On Wed, 16 Feb 2000 10:55:34 -0800, Michele Gale-Sinex wrote:
>f you want to do a deal with housing developers, of course you want to start with the most devalued land, and in a privatized value system, that's generally common assets. Never mind addressing the root causes of housing shortage. Including an unexamined belief in a growth-based model of progress that calls anything other than greed and gentrification "an unrealistic world" and projects onto the community gardeners' this ravenous, rapacious, imperialistic view.
How ironic that the same groups and individuals who some years ago
criticised the better-off for leaving the cities in the first place are
now criticising their return (as "gentrification") and characterising /
condemning it as greed.
Let's talk about root causes, indeed. Such as a system of rent control
that persisted so long there was virtually no incentive for anyone to
build rental units because it became impossible to make a profit at it.
If one's world view is such that profit is EVIL, then such controls
perhaps make sense, but nobody should be surprised at the natural
consequence of such a policy --- a shortage of rentals at almost any
price. Hold the price of corn at $1.75 for the next 30 years and see
how many people are still planting it.
If you want a developer to build housing, (s)he has to make a profit.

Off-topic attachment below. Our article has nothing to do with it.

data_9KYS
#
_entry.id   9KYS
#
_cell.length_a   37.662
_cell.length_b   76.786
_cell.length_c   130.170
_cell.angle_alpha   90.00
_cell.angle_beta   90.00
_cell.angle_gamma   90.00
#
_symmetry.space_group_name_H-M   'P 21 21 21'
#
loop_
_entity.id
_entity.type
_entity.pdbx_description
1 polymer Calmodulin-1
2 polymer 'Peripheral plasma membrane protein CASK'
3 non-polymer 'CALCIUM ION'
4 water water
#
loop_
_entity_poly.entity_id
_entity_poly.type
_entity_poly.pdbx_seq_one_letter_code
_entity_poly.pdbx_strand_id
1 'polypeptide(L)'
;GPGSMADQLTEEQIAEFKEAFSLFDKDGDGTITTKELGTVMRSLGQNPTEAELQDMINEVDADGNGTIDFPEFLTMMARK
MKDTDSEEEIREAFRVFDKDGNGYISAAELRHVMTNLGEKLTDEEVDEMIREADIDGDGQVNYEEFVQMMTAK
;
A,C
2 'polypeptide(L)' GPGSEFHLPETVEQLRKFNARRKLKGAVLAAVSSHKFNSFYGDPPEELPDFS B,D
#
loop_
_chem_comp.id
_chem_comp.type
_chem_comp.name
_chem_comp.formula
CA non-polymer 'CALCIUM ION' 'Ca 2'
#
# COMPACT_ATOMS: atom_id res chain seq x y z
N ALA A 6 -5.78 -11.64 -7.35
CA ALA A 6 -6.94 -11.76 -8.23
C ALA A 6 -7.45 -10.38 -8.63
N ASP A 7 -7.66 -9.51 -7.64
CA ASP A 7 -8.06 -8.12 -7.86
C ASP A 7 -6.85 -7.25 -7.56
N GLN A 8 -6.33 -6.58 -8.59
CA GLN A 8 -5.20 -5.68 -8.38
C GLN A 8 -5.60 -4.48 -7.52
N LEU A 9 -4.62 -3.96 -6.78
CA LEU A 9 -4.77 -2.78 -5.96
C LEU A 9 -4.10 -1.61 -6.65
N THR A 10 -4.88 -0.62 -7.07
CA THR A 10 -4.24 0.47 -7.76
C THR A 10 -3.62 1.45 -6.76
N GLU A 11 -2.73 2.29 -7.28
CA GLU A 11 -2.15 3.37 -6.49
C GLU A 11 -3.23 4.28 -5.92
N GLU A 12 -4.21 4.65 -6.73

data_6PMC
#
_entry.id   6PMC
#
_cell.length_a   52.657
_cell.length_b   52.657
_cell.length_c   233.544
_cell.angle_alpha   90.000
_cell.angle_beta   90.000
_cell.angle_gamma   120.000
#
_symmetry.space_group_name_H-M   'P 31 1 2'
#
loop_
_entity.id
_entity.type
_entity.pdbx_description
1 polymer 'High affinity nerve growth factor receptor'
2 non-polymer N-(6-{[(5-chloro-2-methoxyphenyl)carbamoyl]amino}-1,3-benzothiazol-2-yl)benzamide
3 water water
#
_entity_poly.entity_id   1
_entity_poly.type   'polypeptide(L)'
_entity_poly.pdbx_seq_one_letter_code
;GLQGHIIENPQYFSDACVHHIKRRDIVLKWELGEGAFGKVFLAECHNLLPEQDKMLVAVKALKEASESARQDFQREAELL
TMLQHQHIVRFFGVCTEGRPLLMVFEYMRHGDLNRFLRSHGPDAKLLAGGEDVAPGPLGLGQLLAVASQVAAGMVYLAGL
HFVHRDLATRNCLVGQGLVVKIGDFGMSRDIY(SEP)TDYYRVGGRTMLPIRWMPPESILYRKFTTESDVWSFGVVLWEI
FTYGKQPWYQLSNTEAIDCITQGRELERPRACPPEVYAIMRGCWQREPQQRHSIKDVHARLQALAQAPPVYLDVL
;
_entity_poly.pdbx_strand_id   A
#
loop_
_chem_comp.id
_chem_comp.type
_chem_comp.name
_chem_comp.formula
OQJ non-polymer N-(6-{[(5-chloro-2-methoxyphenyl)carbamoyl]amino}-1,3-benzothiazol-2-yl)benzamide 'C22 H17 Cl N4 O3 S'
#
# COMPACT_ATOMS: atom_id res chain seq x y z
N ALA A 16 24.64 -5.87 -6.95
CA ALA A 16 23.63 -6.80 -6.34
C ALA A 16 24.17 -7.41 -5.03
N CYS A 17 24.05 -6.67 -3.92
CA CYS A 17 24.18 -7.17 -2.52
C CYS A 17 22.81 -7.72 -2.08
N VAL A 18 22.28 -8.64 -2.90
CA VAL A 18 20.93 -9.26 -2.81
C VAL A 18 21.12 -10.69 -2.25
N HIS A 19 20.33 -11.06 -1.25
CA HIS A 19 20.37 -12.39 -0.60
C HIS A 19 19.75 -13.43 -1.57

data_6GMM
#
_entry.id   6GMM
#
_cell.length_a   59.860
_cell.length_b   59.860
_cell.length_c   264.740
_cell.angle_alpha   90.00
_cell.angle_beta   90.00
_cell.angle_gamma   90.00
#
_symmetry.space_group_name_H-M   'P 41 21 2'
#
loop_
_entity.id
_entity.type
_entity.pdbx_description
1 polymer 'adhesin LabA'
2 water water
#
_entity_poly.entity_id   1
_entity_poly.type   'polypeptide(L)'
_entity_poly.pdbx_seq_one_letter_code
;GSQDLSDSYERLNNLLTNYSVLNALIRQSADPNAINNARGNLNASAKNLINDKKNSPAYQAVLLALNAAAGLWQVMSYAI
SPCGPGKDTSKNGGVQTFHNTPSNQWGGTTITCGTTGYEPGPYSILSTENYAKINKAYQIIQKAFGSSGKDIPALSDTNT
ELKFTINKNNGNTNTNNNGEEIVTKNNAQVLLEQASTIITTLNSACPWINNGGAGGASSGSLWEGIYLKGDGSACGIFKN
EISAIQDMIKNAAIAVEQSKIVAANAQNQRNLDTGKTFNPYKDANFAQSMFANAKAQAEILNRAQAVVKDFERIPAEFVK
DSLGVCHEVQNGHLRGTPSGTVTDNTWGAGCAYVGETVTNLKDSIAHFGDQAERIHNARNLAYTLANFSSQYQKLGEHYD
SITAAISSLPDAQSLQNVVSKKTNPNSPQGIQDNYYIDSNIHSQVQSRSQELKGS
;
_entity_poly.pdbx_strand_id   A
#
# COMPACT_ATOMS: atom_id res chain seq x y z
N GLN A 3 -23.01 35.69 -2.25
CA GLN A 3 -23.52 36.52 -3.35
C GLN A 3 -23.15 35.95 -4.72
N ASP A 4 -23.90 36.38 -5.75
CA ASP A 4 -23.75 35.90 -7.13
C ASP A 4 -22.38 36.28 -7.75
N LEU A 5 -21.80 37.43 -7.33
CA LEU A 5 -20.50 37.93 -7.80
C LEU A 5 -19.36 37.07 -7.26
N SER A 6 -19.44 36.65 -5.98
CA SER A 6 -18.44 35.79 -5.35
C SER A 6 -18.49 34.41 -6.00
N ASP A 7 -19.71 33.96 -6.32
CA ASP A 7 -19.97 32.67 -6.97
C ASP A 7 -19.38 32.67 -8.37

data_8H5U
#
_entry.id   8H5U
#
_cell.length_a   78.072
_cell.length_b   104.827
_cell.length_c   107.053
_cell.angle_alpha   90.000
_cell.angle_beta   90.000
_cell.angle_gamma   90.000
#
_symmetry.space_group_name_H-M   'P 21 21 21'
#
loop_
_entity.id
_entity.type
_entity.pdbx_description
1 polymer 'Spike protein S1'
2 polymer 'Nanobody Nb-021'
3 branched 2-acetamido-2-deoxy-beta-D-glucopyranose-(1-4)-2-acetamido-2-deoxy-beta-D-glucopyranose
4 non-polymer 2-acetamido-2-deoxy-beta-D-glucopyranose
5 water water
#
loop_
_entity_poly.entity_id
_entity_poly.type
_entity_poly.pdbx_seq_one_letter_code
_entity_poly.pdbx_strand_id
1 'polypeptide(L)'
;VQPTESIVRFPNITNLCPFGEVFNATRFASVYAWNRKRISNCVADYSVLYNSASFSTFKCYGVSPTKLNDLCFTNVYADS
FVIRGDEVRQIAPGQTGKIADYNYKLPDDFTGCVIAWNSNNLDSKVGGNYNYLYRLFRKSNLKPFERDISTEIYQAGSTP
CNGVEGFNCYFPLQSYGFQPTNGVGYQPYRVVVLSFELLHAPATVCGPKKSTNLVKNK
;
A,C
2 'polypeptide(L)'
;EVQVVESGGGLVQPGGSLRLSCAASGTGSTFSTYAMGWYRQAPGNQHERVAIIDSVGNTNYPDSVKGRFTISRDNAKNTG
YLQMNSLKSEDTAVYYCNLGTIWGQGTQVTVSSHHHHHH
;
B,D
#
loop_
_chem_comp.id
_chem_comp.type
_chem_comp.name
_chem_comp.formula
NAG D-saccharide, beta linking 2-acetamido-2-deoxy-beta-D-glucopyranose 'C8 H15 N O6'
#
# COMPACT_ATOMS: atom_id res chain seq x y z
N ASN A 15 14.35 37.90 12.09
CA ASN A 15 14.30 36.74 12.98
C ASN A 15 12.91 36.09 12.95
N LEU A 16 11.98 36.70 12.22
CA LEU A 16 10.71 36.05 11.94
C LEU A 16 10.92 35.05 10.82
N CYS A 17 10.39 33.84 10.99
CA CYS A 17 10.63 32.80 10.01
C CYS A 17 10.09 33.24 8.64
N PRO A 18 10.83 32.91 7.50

If sudden removal of rent controls is not a viable option because it
would lead to rapid rise in rents (in the face of the very shortage of
rental units caused by the controls in the first place), one of the few
options is to build in some profit at the front end ... ie give the
developer a sweetheart deal on land that the city owns. Of course some
would say that the city should build the housing on a non-profit basis,
which is somewhat akin to having the USDA grow food at a loss on public
lands in order to keep food cheap.
When governments have enough sense to stay out the marketplace, then
somebody in the system is generally capable of figuring out how to make
a profit providing goods and services to the less-well-off. Wal-Mart
and their suppliers are a good example of this. When they (governments)
don't stay out you ultimately end up with a goat-rodeo like the
community gardens debacle in New York.
Politically charged (perhaps even stupid) as it was to tear up a
garden, we should remember that Guiliani's "heartlessness" was also
blamed for the homeless, and he was criticised for not doing anything
to encourage the construction of more affordable rental units. Now he's
criticised for using some of the few options available for actually
trying to address a real problem of long standing and not of his
All in all, it's a classic example of what happens when people do not
recognise that cause and effect are almost always separated from each
other in time and in space. As we focus on sustainable agriculture
questions, we would do well to remember this New York housing example
because it typifies the sort of dynamic complexity with which we will
have to learn to work.
Sadly, in such cases it is altogether too easy to retrench in
finger-pointing and scapegoating, which really doesn't move us very far
towards a productive and lasting solution.
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